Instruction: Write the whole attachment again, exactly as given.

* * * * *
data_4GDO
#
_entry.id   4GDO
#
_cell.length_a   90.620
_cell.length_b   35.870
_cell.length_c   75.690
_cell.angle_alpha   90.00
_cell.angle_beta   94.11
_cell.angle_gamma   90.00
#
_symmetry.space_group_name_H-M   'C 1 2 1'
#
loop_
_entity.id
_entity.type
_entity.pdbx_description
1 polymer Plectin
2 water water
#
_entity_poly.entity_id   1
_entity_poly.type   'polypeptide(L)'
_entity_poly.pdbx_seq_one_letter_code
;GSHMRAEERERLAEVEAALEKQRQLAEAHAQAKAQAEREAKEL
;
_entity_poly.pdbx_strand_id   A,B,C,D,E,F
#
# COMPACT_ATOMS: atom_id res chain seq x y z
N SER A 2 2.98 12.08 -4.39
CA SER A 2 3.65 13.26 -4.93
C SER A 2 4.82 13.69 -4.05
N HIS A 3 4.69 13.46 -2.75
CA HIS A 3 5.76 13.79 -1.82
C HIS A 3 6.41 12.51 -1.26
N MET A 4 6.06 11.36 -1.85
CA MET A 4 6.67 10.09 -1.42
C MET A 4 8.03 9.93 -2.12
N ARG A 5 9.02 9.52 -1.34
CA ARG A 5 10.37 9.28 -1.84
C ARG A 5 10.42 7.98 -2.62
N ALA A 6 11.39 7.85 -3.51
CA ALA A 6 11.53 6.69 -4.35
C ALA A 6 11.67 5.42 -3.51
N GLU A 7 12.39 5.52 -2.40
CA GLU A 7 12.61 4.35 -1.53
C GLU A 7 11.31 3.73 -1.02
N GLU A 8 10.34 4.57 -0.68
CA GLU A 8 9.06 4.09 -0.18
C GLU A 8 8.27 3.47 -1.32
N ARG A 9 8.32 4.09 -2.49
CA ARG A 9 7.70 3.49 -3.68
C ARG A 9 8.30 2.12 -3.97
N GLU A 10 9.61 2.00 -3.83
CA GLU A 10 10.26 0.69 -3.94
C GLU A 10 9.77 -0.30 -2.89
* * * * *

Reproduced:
data_4GDO
#
_entry.id   4GDO
#
_cell.length_a   90.620
_cell.length_b   35.870
_cell.length_c   75.690
_cell.angle_alpha   90.00
_cell.angle_beta   94.11
_cell.angle_gamma   90.00
#
_symmetry.space_group_name_H-M   'C 1 2 1'
#
loop_
_entity.id
_entity.type
_entity.pdbx_description
1 polymer Plectin
2 water water
#
_entity_poly.entity_id   1
_entity_poly.type   'polypeptide(L)'
_entity_poly.pdbx_seq_one_letter_code
;GSHMRAEERERLAEVEAALEKQRQLAEAHAQAKAQAEREAKEL
;
_entity_poly.pdbx_strand_id   A,B,C,D,E,F
#
# COMPACT_ATOMS: atom_id res chain seq x y z
N SER A 2 2.98 12.08 -4.39
CA SER A 2 3.65 13.26 -4.93
C SER A 2 4.82 13.69 -4.05
N HIS A 3 4.69 13.46 -2.75
CA HIS A 3 5.76 13.79 -1.82
C HIS A 3 6.41 12.51 -1.26
N MET A 4 6.06 11.36 -1.85
CA MET A 4 6.67 10.09 -1.42
C MET A 4 8.03 9.93 -2.12
N ARG A 5 9.02 9.52 -1.34
CA ARG A 5 10.37 9.28 -1.84
C ARG A 5 10.42 7.98 -2.62
N ALA A 6 11.39 7.85 -3.51
CA ALA A 6 11.53 6.69 -4.35
C ALA A 6 11.67 5.42 -3.51
N GLU A 7 12.39 5.52 -2.40
CA GLU A 7 12.61 4.35 -1.53
C GLU A 7 11.31 3.73 -1.02
N GLU A 8 10.34 4.57 -0.68
CA GLU A 8 9.06 4.09 -0.18
C GLU A 8 8.27 3.47 -1.32
N ARG A 9 8.32 4.09 -2.49
CA ARG A 9 7.70 3.49 -3.68
C ARG A 9 8.30 2.12 -3.97
N GLU A 10 9.61 2.00 -3.83
CA GLU A 10 10.26 0.69 -3.94
C GLU A 10 9.77 -0.30 -2.89